Healthcare administrators who have watched state budgets-and reimbursements for treating the poor-be devoured by explosive Medicaid growth may soon face a scarier prospect. It's a plan promulgated by Republicans to get the Medicaid beast off the back of the federal government.
Everyone agrees the Medicaid program is long overdue for reform. From 1988 to 1991, national spending on Medicaid services increased by $37 billion-a 72% jump, according to the Kaiser Family Foundation. Spending growth slowed slightly in 1992-93, with expenditures up 11% to $124.9 billion, Urban Institute figures show.
With budget-cutting fever gripping the nation and defense and Social Security off limits, the prospect of giving states control of Medicaid spending seems tempting. But GOP plans could contain a trap for healthcare administrators.
Republican lawmakers are proposing to give states block Medicaid grants coupled with a spending cap-either based on per-capita amounts for each recipient or an amount based on current state receipts. But what happens if unemployment skyrockets and state Medicaid loads soar? Because raising taxes is verboten in the present climate, states will be forced to cut payments to providers or add to the rolls of the uninsured by lopping people off programs.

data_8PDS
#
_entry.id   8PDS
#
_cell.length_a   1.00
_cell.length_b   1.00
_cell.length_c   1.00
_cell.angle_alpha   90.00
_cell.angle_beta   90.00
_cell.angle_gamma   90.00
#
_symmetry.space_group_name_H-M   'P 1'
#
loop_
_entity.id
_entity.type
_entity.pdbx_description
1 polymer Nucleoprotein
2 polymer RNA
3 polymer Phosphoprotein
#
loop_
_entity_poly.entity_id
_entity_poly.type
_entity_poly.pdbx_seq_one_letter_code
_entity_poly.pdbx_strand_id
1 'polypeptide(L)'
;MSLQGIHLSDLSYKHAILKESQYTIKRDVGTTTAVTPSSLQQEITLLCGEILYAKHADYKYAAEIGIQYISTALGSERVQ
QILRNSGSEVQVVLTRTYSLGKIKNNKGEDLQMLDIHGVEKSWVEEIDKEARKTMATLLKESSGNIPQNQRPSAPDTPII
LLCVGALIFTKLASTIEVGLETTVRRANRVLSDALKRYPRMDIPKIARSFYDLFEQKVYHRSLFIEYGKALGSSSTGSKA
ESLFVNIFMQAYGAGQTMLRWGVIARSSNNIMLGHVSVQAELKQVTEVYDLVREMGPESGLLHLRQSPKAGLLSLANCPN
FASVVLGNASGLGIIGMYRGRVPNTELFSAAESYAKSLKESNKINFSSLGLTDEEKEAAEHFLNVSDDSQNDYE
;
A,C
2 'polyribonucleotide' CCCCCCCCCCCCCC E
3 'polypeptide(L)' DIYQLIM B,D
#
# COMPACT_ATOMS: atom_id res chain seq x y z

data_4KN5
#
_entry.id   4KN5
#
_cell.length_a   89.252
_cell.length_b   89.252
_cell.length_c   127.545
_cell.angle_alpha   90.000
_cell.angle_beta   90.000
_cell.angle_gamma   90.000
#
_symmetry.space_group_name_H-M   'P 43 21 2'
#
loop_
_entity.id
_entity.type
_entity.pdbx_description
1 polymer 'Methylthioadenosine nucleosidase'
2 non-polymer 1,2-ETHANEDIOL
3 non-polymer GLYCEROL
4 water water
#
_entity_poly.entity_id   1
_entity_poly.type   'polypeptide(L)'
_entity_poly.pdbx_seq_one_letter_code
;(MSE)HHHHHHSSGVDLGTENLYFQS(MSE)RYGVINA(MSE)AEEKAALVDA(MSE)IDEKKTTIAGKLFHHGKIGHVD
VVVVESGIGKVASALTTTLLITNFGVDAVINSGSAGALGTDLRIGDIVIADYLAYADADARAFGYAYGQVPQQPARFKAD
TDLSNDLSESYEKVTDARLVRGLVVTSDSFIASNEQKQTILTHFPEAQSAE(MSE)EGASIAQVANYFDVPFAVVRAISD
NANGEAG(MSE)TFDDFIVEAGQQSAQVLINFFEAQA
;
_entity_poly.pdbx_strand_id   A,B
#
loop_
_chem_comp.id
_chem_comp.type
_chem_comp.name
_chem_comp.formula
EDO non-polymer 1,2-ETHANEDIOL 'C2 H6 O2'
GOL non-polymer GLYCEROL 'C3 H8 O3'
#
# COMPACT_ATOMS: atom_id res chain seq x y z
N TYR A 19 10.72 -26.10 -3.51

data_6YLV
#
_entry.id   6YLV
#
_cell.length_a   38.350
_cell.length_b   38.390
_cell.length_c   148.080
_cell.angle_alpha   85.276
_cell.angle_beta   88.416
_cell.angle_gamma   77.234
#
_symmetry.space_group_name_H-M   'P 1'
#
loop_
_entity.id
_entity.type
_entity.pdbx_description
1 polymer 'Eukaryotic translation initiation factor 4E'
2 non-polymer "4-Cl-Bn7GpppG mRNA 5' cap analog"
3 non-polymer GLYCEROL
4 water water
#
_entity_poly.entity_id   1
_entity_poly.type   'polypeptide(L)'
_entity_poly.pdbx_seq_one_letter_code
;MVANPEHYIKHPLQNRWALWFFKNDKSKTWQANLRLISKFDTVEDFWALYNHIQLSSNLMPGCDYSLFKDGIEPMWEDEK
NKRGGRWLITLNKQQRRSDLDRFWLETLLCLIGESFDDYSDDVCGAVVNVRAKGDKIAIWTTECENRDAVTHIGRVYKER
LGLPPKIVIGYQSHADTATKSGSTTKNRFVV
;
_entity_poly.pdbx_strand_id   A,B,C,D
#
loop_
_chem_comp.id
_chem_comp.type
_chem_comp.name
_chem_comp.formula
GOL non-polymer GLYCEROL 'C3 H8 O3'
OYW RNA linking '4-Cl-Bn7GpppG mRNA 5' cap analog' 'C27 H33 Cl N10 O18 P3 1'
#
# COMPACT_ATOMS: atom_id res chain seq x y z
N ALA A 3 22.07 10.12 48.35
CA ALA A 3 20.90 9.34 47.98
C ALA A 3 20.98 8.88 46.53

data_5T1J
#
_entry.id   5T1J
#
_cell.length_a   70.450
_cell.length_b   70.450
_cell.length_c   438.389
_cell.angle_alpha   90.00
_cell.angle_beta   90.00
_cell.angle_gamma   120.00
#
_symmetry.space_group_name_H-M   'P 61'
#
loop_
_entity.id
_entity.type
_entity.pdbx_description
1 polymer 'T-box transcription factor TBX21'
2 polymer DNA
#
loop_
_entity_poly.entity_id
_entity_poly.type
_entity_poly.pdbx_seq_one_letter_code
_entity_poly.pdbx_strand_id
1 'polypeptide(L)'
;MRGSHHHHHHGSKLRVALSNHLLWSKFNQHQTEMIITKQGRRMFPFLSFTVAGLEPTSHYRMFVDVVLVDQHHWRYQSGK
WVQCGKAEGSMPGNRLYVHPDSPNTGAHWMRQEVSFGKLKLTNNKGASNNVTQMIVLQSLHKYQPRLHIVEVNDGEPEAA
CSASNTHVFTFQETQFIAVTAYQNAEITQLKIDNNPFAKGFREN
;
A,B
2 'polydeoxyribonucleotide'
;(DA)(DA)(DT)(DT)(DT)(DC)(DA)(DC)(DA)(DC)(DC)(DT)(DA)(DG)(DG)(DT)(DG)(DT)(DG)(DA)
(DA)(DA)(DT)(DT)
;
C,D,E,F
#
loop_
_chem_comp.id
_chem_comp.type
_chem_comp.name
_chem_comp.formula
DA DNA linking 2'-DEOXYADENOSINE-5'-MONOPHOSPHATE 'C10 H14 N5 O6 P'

An alternate plan being floated by Republican Sen. Nancy Kassebaum of Kansas would give states responsibility for welfare and Medicaid acute-care programs, in exchange for turning over to the feds acute and long-term care for the elderly and disabled. With long-term care accounting for 70% of Medicaid spending, that approach might give states more predictability in their budgets and entail fewer sacrifices for providers.
Few states have a proven record in overseeing Medicaid managed-care plans or controlling healthcare costs. California's Public Employees' Retirement System has successfully negotiated premium cuts with HMOs with which it contracts, and Medicaid managed-care efforts in Arizona and Tennessee are promising. But the move to squeeze Medicaid reimbursements means new challenges for states and providers.
Executives must work to make sure Medicaid remains an entitlement, even if it's capped. Otherwise, they run a serious risk of being hammered by inadequate reimbursements.
Executives also should push for federal standards that ensure states will continue to spend Medicaid dollars on healthcare and not divert them to nonhealthcare ventures, as happened with some disproportionate-share programs.
And they must be advocates for access and quality of care for Medicaid recipients.